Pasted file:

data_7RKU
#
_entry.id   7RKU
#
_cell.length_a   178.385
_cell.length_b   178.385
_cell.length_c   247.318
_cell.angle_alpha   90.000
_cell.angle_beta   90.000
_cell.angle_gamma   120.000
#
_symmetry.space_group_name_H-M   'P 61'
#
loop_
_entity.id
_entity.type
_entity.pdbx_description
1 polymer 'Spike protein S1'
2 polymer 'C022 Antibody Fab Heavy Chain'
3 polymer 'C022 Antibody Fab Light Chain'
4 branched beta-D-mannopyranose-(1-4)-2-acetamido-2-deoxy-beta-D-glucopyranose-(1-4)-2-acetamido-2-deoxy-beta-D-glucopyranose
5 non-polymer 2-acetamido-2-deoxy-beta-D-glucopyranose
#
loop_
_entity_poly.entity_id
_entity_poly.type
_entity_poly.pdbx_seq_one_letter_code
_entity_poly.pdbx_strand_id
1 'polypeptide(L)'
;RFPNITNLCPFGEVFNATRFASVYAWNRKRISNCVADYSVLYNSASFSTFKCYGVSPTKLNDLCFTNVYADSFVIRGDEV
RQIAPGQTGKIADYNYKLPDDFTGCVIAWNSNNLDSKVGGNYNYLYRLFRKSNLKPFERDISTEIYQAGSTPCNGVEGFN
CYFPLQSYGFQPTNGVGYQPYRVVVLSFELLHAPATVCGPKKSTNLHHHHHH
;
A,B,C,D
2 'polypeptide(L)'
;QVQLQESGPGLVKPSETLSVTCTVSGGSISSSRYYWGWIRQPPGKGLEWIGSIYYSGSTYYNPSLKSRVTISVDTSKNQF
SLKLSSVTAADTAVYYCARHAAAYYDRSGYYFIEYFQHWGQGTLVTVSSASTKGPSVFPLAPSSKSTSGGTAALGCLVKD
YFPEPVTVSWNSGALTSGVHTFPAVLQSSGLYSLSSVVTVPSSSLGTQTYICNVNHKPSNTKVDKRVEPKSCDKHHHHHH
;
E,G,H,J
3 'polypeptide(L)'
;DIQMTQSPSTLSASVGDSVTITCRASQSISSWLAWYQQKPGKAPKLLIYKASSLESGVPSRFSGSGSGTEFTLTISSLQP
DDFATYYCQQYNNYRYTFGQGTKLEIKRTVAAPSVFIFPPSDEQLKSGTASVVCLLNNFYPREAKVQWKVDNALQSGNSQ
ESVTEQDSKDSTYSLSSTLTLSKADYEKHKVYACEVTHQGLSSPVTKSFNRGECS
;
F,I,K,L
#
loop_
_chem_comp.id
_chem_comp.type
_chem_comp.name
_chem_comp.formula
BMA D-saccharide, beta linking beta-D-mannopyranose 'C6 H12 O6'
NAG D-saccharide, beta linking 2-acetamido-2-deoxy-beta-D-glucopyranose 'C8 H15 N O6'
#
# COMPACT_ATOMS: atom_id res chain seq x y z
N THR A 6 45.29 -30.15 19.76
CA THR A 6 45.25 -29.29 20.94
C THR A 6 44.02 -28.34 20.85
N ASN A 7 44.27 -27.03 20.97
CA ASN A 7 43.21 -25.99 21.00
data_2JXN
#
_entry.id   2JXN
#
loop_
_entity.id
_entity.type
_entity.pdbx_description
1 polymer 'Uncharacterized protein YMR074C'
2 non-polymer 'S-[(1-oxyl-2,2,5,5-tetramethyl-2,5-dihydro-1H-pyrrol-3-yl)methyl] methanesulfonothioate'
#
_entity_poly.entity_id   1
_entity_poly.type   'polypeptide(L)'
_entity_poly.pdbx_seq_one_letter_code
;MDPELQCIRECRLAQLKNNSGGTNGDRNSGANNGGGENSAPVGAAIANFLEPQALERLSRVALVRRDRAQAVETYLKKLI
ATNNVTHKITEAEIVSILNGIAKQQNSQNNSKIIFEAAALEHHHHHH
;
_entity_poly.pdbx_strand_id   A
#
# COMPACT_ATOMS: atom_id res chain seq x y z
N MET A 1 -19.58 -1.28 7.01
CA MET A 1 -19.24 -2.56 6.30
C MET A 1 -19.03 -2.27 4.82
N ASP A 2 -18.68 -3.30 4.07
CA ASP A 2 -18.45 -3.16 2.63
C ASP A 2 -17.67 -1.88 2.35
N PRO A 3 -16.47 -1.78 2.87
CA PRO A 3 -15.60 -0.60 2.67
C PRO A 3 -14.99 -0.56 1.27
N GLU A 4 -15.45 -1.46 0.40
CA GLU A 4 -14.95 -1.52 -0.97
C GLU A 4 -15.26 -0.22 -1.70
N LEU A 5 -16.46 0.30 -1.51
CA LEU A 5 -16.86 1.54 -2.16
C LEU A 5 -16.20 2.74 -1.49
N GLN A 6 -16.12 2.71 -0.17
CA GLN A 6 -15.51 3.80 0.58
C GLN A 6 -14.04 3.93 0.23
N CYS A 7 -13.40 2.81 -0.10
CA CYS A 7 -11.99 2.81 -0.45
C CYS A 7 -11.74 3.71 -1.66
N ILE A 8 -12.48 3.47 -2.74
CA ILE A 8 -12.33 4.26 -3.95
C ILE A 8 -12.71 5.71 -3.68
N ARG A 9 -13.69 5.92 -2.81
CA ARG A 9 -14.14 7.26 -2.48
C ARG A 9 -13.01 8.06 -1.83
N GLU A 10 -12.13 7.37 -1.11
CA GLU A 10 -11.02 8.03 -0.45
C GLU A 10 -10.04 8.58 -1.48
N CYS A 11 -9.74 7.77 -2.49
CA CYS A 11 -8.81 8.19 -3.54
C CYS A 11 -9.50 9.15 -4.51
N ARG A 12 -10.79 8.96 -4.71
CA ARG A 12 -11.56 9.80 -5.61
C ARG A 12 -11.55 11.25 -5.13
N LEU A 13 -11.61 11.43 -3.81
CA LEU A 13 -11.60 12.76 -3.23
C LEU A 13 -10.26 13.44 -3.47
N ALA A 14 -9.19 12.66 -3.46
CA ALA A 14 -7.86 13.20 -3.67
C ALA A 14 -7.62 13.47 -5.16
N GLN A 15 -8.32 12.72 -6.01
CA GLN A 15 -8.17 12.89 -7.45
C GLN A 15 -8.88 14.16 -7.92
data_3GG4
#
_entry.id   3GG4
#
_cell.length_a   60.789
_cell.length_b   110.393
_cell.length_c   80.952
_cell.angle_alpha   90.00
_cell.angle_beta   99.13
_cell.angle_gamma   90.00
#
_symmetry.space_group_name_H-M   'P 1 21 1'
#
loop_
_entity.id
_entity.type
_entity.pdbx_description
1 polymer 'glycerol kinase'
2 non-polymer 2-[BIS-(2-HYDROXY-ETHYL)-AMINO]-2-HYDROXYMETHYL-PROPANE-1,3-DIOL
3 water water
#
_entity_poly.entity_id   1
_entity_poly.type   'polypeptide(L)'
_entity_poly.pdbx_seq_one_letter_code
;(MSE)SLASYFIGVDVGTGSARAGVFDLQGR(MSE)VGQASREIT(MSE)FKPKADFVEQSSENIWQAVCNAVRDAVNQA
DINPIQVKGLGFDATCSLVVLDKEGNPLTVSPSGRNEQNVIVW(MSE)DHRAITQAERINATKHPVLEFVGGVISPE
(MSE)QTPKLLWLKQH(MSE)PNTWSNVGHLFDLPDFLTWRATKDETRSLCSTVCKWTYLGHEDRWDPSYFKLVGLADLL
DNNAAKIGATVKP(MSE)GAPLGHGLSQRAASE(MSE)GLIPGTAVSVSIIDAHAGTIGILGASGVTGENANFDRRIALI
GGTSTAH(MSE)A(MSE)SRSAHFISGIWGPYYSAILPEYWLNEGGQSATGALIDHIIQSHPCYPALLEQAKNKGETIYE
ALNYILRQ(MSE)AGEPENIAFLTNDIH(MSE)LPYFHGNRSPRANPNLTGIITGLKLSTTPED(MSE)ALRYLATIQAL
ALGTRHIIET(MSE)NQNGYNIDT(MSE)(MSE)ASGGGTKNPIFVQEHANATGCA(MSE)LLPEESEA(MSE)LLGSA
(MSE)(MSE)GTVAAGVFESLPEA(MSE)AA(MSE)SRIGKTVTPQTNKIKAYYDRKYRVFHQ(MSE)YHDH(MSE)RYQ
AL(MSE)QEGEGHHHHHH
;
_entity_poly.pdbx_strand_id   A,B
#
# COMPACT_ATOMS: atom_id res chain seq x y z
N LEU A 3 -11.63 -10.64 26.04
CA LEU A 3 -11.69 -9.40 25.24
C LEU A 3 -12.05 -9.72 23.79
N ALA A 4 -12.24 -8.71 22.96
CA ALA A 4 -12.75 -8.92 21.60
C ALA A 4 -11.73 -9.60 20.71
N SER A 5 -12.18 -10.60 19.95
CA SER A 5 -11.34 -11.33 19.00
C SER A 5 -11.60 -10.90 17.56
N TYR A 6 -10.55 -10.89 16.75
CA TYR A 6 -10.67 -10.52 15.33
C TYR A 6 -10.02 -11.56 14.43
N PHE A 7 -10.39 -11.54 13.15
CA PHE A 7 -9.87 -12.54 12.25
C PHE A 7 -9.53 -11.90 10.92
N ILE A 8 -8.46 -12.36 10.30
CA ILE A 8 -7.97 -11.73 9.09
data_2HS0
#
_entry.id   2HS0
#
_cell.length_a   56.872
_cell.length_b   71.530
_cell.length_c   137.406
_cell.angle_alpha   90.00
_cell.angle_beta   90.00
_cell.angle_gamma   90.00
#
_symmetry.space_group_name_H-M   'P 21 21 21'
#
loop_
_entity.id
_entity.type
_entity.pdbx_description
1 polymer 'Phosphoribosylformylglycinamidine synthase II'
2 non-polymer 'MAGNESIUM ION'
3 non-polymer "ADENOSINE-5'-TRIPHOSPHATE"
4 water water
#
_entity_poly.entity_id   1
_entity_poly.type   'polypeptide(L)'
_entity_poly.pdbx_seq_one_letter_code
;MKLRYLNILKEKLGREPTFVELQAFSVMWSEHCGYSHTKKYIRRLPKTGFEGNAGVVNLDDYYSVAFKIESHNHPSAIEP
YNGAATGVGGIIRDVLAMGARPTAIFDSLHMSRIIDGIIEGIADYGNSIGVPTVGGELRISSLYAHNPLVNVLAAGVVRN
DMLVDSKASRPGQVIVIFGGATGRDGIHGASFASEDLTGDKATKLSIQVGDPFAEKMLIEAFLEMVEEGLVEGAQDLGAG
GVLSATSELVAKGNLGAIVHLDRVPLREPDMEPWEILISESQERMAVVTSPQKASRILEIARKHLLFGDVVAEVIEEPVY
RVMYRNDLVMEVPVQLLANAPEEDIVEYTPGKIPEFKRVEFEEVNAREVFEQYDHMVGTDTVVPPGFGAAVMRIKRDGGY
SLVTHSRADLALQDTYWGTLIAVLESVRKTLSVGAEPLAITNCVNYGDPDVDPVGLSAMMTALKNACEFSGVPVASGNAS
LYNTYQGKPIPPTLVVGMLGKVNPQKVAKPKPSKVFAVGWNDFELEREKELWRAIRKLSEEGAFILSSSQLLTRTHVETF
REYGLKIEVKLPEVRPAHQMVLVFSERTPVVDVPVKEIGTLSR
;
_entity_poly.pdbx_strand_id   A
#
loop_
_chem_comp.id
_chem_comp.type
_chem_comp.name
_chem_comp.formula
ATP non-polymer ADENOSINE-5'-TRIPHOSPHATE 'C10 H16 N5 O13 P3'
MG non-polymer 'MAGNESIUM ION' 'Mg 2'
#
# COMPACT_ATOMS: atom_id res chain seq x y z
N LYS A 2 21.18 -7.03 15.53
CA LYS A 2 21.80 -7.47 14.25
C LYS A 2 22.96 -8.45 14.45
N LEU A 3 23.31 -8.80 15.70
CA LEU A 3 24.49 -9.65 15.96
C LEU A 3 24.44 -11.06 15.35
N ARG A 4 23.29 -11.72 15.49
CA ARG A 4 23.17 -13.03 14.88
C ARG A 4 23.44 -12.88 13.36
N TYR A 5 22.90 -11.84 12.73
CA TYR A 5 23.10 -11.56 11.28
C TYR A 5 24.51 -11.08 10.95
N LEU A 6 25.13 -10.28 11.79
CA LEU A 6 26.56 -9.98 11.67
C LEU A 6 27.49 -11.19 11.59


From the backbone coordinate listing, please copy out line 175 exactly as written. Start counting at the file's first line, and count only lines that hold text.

C TYR A 6 -10.02 -11.56 14.43